Posed, well-choreographed and chirpy this story delves into the murky depth of the early years of the silver screen but doesn’t manage to clear the waters.

Squished into the studio space of The Other Palace Reputation follows ambitious budding writer Michelle Grant as she fights the comically evil plagiariser and El-Capone knockoff Freddy Larceny (see what they did there with the last name?) who has stolen her novel and made it into a hit film.

No doubt there is talent and effort within the piece. Some lovely choreography from Tamsyn Salter provides the classic teeth and jazz hands glamour that (some) musicals require and keeps the piece ticking along nicely. Uniformly well-acted, Reputation has some stand out performers that do their best with the limited palette provided by the script. Lead Maddy Banks has a clear as spring water voice and is believable (if annoying) as the young ingénue. Jeremy Secomb’s baddy mixes every New York stereotype with a heavy dose of Frank Sinatra and although a touch overdone, he does inject some much-needed comedy. The chorus is slick and organised and versatile with multi-rolling and an imaginative use of costume.

But……no matter how hard the cast strain within this piece the problems run deeper, darker and are unresolved by adding some vocal sparkle or an effective Pirouette. Musicals nowadays are under a lot of pressure to break the mould when it comes to plot and theme. Sadly, Reputation is of that older ilk, desperately trying to bend its storyline to a more modern message. There is an attempt at a pseudo feminism message and although just scraping past the Bechdel the “happily ever after ending” is insipid and problematic. Michelle’s reliance on the men in her life (father, lawyer/lover) and her doe-eyed naivety undermines any overtly feminist message the play tries to make. She (and the female chorus) claim that there is more to life than marriage in one song, and then spend the rest of the piece relentlessly trying to find husbands, referring to them as “knights in shining amour” with a shade of irony to subtle for my ears. This view of Hollywood, the 1930s or even the plight of women fails to bring anything new to the table and come across as simplistic and reductive.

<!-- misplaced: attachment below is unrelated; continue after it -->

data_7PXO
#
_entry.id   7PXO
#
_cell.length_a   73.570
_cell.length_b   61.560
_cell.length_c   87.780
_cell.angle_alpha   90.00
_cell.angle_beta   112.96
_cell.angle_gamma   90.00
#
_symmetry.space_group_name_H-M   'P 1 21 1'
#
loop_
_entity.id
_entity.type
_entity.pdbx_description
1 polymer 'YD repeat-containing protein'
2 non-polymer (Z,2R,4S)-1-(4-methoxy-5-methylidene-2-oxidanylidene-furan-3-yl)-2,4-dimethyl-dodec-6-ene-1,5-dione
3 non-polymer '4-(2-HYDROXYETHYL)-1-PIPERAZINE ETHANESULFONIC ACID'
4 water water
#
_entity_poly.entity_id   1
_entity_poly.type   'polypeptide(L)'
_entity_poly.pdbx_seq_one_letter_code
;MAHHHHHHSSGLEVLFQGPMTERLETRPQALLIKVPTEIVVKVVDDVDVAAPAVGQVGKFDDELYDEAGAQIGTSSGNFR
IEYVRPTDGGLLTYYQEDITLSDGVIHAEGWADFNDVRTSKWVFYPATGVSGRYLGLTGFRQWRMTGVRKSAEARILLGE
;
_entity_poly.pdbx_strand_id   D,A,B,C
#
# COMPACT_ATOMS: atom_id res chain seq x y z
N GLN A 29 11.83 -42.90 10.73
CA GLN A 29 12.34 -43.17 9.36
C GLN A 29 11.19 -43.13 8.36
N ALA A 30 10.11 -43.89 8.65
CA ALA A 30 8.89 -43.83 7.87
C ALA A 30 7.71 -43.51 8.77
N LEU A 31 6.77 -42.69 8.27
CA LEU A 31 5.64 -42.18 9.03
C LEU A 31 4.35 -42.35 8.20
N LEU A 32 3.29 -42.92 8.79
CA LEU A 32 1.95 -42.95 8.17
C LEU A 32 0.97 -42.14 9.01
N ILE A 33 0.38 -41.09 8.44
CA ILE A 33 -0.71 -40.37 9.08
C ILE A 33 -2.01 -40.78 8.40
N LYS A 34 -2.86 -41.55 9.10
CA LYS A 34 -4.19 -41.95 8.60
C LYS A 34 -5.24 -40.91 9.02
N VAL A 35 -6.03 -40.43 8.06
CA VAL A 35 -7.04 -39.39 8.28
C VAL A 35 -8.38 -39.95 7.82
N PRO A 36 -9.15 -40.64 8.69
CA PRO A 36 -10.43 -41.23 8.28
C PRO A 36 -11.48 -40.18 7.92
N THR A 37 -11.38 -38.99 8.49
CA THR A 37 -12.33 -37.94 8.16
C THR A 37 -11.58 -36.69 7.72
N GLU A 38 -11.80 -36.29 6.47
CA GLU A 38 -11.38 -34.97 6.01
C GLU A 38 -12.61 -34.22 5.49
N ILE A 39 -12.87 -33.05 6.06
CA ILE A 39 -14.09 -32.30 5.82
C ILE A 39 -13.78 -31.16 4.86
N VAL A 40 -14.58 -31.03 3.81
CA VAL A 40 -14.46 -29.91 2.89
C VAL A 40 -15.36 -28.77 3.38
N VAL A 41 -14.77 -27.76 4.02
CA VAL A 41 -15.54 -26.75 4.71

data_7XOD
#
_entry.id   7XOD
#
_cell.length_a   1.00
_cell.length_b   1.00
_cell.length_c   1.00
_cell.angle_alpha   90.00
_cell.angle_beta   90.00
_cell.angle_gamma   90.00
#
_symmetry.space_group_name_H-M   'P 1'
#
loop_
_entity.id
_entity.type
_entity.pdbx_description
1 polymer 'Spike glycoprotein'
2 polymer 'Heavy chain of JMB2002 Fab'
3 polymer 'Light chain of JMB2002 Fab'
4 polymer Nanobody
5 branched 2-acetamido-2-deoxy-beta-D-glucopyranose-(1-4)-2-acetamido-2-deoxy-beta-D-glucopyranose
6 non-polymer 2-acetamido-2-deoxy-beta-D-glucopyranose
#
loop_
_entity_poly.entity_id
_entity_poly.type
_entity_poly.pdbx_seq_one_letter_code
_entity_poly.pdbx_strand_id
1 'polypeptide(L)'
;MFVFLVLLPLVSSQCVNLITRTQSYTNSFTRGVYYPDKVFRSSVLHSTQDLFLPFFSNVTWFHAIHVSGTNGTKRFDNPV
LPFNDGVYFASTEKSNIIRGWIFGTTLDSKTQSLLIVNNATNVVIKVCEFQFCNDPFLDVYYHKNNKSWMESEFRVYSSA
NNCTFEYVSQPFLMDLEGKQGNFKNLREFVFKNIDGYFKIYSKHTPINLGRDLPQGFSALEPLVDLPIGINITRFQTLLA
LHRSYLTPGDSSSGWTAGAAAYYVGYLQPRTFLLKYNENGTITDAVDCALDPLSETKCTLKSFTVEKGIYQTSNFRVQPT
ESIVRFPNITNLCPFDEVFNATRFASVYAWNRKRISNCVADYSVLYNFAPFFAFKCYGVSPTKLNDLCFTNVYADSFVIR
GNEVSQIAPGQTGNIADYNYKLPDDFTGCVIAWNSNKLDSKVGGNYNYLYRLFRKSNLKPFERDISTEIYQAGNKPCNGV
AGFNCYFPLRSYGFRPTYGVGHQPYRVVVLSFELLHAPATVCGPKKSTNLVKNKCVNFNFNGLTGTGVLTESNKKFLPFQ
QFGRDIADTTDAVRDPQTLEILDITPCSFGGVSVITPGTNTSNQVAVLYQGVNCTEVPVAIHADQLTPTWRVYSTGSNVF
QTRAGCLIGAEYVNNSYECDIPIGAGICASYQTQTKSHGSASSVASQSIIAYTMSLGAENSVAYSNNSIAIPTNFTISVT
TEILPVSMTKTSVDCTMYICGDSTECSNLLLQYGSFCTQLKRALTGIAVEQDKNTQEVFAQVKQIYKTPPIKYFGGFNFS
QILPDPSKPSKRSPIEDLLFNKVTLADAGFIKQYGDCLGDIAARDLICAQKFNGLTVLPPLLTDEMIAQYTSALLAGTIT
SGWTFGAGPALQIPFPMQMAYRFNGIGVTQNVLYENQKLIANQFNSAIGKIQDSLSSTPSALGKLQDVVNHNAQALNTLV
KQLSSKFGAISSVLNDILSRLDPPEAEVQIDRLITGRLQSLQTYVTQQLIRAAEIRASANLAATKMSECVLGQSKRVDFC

Musically the show is equally middle of the road, the songs are not bad but are over rhymed and worryingly like some classic musical theatre tunes. They do little to differentiate the musical. The rhyming of “Paranoia” with “I’ll destroy her” is a personal favourite. The bones of the show are where the problems lie, and like theatrical arthritis, the problem permeates throughout the whole evening.

The 1930s were a difficult time for female freedom (both creative and personal) and a musical that so glibly deals with such a complex issue is treading on thin ice, made even thinner by our current (and rightful) climate of equality. Reputation is unfortunately just a little out of step with a genre that has thankfully progressed beyond it.

Book, Lyrics and Music by: Alick Glass
Directed by: Warren Wills
Choreographer by: Tamsyn Salter
Box Office: 02070877900
Booking Link:
Booking Until: 14 November 2019